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Dr. Collins Said This About Whether or Not Omicron is "More Severe"

Young sick woman lies tired in bed with a face mask and holds her head because of a headache.

"That's another really important question," said Dr. Collins. "How severe would it be? We have no data so far to suggest that it would be, there's even a bit of a report from South Africa that maybe people with this are milder than the usual case, but they're mostly young people who have mild illness anyway. So I would say we just don't know. We do think it's more contagious when you look at it, how rapidly it spread through multiple districts in South Africa, it has the earmarks, therefore of being particularly likely to spread from one person to another."

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Dr. Collins Said This About Whether or Not Omicron is "More Contagious"

Wife taking wife’s temperature

Could Omicron be more contagious? "We don't know yet," said Dr. Collins. "It certainly shows the signs of being able to spread quickly. What we don't know is whether it can compete with Delta. You know, we've had occasions before where we thought a particular variant was going to take over in the United States member, beta. It never really took off because Delta was so incredibly effective at spreading that it couldn't compete. We don't know what Omicron will look like if it gets to our country. And I hope it doesn't, but it's fairly likely we will see cases really be able to compete or will it fizzle." As for whether it's already in the USA: "We have no evidence that it is. So I'm on the fence about that. We will find out because the CDC is looking at tens of thousands of viral isolates every week. And so we're going to find out if it's here."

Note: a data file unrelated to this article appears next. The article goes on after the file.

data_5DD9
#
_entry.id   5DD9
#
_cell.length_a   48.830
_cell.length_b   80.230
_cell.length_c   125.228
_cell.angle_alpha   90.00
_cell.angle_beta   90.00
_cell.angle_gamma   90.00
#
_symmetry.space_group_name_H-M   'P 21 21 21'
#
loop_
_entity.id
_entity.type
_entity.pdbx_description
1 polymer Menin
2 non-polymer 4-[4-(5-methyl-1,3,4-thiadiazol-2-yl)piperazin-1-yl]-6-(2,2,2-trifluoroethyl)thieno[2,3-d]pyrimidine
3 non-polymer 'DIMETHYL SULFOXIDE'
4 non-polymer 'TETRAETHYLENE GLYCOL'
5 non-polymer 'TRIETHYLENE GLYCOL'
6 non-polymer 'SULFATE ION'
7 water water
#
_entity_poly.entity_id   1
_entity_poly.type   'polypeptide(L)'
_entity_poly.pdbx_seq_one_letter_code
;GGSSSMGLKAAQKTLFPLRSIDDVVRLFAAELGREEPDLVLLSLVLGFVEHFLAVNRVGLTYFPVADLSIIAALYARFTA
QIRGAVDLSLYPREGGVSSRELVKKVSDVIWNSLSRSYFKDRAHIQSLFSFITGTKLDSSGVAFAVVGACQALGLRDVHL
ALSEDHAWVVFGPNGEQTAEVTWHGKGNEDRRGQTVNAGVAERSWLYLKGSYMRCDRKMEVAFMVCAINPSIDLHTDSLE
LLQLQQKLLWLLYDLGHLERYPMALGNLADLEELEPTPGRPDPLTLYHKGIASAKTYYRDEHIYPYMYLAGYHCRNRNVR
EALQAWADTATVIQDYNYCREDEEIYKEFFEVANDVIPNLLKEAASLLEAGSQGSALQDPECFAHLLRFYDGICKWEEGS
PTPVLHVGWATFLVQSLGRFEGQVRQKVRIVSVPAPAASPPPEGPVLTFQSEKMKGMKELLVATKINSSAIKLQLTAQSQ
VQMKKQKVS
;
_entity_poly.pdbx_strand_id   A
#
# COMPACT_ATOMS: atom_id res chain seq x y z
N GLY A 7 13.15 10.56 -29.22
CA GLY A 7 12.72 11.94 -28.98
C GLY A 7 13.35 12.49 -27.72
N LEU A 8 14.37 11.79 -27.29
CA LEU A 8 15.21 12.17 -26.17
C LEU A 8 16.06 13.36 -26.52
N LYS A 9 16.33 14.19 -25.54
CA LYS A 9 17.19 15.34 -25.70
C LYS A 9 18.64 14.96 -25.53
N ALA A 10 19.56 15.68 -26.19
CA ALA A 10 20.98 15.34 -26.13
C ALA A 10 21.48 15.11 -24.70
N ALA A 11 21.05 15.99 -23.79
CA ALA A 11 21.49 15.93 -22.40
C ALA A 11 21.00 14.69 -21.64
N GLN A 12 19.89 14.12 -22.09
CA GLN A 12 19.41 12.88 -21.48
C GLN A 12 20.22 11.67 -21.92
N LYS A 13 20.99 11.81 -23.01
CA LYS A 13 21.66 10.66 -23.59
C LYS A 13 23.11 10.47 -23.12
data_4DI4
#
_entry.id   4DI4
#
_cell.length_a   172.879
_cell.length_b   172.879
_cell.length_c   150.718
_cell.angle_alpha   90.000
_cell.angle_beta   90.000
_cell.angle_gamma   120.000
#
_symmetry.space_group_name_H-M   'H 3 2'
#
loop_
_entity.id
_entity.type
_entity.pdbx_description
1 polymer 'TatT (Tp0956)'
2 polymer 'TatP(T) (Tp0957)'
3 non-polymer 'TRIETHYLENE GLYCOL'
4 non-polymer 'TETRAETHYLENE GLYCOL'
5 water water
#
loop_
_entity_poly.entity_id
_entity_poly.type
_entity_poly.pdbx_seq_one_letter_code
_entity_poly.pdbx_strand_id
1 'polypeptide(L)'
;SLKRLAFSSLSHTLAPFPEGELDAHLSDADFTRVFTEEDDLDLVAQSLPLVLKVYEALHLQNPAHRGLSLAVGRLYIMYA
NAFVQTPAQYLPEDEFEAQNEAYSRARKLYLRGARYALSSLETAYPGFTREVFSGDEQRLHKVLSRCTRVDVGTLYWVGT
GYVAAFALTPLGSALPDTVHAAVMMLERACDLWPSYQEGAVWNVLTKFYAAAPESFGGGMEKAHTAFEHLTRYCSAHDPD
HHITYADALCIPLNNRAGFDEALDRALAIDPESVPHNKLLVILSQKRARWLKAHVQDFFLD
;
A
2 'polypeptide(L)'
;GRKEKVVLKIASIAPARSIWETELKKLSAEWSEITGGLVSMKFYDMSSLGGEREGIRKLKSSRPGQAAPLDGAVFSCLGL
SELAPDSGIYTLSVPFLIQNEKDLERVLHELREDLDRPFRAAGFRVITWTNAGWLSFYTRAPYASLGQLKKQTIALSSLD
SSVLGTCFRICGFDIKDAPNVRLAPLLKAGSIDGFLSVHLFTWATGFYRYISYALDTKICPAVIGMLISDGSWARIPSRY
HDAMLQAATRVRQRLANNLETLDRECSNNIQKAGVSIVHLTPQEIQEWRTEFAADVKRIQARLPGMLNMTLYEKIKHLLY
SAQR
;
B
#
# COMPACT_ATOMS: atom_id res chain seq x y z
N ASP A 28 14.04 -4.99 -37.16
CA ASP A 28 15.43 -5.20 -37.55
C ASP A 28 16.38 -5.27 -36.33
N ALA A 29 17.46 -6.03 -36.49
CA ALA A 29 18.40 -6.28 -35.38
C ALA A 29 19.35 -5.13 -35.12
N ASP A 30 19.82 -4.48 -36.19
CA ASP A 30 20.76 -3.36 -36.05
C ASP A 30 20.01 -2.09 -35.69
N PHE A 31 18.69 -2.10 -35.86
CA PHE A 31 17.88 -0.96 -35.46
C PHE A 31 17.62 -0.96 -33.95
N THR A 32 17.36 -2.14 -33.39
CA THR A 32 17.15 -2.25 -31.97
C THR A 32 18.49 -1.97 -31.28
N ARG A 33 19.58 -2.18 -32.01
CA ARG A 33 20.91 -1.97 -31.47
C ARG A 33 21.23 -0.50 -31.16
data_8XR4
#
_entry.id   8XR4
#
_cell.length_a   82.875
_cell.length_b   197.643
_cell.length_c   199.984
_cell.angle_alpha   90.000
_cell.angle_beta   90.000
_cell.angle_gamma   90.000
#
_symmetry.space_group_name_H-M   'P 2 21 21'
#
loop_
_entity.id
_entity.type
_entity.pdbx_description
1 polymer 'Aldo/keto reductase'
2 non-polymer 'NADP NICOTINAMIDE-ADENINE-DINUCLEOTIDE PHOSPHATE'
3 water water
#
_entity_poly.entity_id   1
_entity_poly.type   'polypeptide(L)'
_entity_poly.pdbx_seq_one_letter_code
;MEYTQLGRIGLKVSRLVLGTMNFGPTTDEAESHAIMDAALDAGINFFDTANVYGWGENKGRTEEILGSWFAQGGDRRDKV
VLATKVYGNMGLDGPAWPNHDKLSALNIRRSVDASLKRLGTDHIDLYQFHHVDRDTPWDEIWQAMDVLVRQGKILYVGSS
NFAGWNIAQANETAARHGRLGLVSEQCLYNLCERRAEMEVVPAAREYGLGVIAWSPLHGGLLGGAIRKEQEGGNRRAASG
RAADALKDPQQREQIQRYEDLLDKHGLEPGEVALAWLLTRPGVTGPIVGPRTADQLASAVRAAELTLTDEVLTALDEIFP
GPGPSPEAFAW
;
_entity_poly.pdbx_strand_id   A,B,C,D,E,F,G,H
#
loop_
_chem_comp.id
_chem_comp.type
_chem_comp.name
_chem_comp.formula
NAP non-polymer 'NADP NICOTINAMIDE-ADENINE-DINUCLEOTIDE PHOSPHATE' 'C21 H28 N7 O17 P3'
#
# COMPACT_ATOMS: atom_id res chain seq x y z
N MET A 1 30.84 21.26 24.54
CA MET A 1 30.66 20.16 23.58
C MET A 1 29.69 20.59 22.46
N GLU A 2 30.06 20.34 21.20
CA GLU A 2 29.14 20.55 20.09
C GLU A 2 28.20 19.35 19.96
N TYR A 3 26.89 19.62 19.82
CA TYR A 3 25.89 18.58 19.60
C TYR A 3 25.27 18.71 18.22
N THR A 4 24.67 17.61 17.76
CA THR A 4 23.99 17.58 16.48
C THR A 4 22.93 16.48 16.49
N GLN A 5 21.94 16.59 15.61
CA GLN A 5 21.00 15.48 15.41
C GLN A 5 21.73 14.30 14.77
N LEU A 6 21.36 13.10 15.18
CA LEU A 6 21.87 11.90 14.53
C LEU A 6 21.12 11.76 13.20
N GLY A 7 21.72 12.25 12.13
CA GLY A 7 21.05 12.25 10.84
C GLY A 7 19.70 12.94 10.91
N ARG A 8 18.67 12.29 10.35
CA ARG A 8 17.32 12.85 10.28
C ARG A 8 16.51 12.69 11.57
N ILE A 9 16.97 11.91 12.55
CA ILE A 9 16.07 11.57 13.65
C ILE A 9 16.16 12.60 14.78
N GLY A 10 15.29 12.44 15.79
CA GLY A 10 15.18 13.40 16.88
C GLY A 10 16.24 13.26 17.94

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Dr. Collins Said This About How Omicron Will Affect the End of This Pandemic

Two women with black face masks sitting on bench in park

"Well, it's certainly not good news," said Dr. Collins. "We don't know yet how much of an impact this will have. It ought to redouble our efforts to use the tools that we have, which are vaccinations and boosters. And to be sure we're getting those to the rest of the world, to which the us is doing more than any other country. It also means we need to pay attention to those mitigation strategies that people are just really sick of like wearing masks when you're indoors with other people who might not be vaccinated and keeping that social distance issue. I know America, you're really tired of hearing those things, but the virus is not tired of us and it shape-shifting itself. If you imagine we're on a race track here, the virus just sort of emerged in a new version and it's trying to catch up with us. And we have to use every kind of tool in our toolbox that to keep that from getting in a situation that makes this worse than we can do this, but we have to do it all together." So get vaccinated or boosted, and to protect your life and the lives of others, don't visit any of these 35 Places You're Most Likely to Catch COVID.

Alek Korab
Alek Korab is a Co-Founder and Managing Editor of the ETNT Health channel on Eat This, Not That! Read more about Alek